An object of this invention is to provide, in a single, portable, manually operable apparatus, a source of gas under pressure and a control unit therefor.
A further object of the invention is to provide a control unit for gas carried in disposable pressurized cartridges.
Another object of the invention is to provide a source of pressurized gas and control unit therefor adapted to control the inflation of the cuff of a sphygmomanometer.
Still a further object of the invention is to provide a source of pressurized gas and control unit therefor adapted for use with metabolism gas reservoirs and pneumothorax instruments.
A further object of the invention is to provide a small, explosion-proof, hand-carried control unit for releasing gas contained in cartridges at pressures of 2000 to 4000 pounds per square inch, in small measured quantities.
Still another object of the invention is the provision of a gas flow controlunit usable with sphygmomanometer devices which, subject to manual setting, directs gas under pressure into the device, releases it from the device, or retains it in the device.
Still a further object of the invention is to provide a device for use with sphygmomanometer gauges to Vrapidly inilate and deflate the inflatable cuffs of such devices with the end in view of obtaining accurate results from the gauges.
Another object of the invention is to provide a gas llow control unit of the type just described in which a small, highly pressurized gas-containing cartridge is removably seated.
These and other objects may be readily ascertained by referring to the within specification describing the invention, the accompanying drawing, and the appended claims.
Referring now to the drawing, it is seen that:
Figure l is a perspective view of a control unit constructed in accordance with the present invention;
Figure 2 is an enlarged top view of the control unit illustrated in Figure l;
Figure 3 is a longitudinal section through the control unit of Figure lshowing a disposable gas cartridge positioned in the units container;
Figure 4 is an enlarged section through the control unit viewed in the direction of the arrows on line 4 4 of Figure 2 showing the spring-loaded control valve in open position;
Figure 5 is an enlarged cross-sectional view through the control unit, taken on line 5 5 of Figure 4.and showing the unit adjusted to permit the escape of gas from an unshown attached cuff to the ambient atmosphere; and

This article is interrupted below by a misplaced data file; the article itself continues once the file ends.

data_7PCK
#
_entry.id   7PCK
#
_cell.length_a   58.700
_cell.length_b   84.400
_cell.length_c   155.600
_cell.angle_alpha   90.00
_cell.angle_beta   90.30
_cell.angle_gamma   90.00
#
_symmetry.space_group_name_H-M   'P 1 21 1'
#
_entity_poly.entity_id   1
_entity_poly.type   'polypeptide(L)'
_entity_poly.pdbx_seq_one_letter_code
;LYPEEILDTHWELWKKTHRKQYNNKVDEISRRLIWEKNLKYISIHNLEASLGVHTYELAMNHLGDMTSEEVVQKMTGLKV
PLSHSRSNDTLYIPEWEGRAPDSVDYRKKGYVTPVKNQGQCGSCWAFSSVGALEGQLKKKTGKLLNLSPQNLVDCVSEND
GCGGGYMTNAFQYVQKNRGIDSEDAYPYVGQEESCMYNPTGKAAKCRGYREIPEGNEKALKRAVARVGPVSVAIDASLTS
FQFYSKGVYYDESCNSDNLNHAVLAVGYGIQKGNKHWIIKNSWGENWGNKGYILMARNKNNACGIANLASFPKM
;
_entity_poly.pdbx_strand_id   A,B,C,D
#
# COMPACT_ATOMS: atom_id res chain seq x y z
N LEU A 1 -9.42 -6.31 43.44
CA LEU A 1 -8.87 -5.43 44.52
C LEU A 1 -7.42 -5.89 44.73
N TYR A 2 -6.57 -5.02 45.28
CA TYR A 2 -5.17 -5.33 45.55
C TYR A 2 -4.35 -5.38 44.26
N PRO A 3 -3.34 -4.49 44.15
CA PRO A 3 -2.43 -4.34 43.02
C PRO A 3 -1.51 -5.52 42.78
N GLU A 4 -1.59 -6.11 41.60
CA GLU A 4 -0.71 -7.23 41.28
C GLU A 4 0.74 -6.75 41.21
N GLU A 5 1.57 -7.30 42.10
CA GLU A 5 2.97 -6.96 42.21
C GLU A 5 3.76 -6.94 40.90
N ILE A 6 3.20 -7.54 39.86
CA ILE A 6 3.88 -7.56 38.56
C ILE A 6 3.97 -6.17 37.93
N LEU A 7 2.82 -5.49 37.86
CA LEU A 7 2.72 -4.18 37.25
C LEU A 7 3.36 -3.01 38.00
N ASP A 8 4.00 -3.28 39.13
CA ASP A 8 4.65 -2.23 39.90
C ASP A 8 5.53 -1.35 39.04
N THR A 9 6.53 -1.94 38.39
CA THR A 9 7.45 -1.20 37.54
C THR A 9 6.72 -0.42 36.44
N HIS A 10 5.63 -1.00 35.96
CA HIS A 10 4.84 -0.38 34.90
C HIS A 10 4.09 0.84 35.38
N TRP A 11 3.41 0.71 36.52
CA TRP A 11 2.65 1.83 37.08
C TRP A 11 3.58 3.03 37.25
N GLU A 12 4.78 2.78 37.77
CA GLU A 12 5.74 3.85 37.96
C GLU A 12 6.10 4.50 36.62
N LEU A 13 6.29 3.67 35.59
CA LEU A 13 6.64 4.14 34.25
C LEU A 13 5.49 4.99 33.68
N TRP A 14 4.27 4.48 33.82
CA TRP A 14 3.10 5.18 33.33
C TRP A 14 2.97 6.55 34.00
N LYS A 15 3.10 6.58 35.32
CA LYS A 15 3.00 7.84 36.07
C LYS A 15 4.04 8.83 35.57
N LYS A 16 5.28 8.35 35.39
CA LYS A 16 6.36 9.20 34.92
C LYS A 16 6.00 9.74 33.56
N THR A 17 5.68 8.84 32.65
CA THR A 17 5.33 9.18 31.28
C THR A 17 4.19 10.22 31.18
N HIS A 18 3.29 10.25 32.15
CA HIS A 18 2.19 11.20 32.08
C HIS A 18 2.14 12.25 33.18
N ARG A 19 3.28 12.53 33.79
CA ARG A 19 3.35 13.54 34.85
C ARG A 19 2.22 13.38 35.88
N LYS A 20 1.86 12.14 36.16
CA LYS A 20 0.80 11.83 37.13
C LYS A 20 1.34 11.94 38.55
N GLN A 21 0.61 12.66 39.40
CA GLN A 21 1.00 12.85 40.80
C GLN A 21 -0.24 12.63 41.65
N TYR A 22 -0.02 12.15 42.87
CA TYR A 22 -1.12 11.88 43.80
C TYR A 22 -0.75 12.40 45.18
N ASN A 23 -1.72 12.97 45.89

Figure 6 is a sectional view similar to Figure 4 and comprises a section on the line 6 6 of Figure 5v showing the spring-loaded control valve in closed position to seal the flow of gas from the attached cartridge while pressure is being released from an unshown attache cuff. I
For purposes of description only, the various parts of the invention may be described as upper and lower although such relationships may be accurate only when the unit is maintained in the illustrated vertical position, it being understood that the unit is not limited in its operation to the vertical position illustrated but may be operated in any position.
Referring again to the drawing, the gas control unit constructed in accordance with the present invention is indicated generally by reference character 11 and cornprises generally three principal parts, viz., the cartridge container 12, the unit head 13, and the manually adjustable. cap 14.
Referring to Figures l and 2 in particular, the cartridge container 12 is seen to be an elongated hollow cylinder having an exteriorly enlarged wall 16 at its upper end which is interiorly threaded at 17 to seat unit head 13. At its opposite or lower end the container is formed centrally wth a seat 1S which supports the hemispherical closed end of a gas cartridge 19 to position the cartridge centrally. Cartridge 19 is of the conventional disposable type which. contains gas under pressure and is formed at one end with a reduced neel; in which is positioned a penetrable seal 20. Container 12 is formed in its cylindrical wall with an escape port 21 to permit escape of gas from a partially emptied cartridge in the event the container is unthreaded from unit head 13 prior to complete cartridge discharge. The container is also formed exteriorly with longitudinal grooves 22 so that it may be grasped readily and unthreaded from unit head 13.